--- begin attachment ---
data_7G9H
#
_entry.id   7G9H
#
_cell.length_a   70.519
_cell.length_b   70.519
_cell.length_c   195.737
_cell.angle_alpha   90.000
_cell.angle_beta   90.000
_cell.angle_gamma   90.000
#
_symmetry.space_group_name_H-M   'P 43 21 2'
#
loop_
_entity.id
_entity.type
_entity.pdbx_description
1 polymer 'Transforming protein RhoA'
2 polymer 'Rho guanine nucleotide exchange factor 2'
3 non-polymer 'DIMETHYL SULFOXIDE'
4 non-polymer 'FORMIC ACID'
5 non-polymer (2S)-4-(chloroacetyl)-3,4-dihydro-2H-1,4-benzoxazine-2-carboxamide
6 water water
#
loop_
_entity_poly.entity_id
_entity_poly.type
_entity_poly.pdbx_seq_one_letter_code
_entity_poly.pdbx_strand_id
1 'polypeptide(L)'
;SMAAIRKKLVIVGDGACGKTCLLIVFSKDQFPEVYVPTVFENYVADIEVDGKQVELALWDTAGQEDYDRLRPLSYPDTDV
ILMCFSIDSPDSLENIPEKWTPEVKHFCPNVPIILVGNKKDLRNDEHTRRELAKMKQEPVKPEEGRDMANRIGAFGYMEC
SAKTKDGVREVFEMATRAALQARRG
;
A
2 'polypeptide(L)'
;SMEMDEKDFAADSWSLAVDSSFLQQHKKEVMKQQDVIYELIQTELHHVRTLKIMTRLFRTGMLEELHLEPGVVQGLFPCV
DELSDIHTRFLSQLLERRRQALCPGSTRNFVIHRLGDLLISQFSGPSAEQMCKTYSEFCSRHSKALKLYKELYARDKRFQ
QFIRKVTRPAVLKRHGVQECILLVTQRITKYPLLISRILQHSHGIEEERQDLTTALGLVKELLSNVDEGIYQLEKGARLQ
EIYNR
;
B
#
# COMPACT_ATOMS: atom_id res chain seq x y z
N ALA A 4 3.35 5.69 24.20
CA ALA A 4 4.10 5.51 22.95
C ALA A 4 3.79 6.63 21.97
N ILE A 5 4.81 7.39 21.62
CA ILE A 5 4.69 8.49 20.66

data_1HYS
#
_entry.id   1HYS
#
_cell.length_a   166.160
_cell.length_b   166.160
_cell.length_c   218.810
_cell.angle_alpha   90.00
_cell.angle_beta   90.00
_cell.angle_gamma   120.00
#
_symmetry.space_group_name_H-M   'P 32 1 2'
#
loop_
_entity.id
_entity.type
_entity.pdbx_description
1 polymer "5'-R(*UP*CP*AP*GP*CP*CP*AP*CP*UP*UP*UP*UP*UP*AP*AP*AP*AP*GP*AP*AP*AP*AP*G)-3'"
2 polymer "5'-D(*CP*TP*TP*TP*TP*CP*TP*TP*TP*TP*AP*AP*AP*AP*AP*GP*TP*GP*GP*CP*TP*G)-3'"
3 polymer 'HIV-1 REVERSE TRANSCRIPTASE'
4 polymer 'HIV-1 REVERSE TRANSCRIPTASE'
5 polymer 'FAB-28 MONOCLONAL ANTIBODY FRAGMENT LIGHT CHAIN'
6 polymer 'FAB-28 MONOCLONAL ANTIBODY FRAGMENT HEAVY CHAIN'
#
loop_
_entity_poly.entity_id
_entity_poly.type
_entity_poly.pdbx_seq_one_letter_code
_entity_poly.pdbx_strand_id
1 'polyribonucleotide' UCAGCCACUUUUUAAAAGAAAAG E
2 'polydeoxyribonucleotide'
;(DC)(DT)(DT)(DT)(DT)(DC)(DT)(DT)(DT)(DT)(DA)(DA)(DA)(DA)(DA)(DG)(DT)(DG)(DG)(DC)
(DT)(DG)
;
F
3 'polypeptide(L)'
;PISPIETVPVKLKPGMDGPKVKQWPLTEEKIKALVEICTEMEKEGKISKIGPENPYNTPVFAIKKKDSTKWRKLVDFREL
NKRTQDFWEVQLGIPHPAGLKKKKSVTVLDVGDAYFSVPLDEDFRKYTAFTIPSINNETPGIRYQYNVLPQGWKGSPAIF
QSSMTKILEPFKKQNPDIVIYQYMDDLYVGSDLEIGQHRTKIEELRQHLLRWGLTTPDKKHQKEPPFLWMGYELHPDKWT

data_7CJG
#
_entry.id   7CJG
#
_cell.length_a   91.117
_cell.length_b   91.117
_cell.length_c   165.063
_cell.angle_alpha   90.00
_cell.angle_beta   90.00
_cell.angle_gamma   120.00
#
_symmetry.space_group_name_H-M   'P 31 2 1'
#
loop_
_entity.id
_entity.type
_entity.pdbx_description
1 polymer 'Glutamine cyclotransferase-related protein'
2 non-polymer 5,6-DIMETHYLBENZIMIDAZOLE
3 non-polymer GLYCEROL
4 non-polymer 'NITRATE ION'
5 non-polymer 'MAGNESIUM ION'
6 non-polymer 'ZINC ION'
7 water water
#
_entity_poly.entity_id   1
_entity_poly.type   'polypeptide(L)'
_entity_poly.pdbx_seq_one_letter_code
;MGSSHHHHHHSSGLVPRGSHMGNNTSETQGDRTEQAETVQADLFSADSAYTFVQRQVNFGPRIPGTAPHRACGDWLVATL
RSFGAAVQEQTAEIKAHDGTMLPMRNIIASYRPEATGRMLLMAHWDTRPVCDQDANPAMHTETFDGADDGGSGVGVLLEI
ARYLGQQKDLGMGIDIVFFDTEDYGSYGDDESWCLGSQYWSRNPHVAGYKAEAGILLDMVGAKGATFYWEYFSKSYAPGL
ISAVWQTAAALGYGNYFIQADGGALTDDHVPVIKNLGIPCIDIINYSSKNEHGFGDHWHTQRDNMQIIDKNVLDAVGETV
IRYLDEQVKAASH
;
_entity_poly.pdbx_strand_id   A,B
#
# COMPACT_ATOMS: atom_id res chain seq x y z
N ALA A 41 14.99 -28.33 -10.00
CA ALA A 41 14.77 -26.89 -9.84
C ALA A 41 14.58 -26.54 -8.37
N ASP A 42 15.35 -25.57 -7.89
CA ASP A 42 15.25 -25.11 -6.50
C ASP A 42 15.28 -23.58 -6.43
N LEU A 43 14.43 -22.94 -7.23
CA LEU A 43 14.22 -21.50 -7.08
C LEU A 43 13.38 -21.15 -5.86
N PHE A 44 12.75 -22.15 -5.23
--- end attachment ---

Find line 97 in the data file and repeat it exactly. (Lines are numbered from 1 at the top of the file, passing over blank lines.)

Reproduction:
_cell.angle_beta   90.00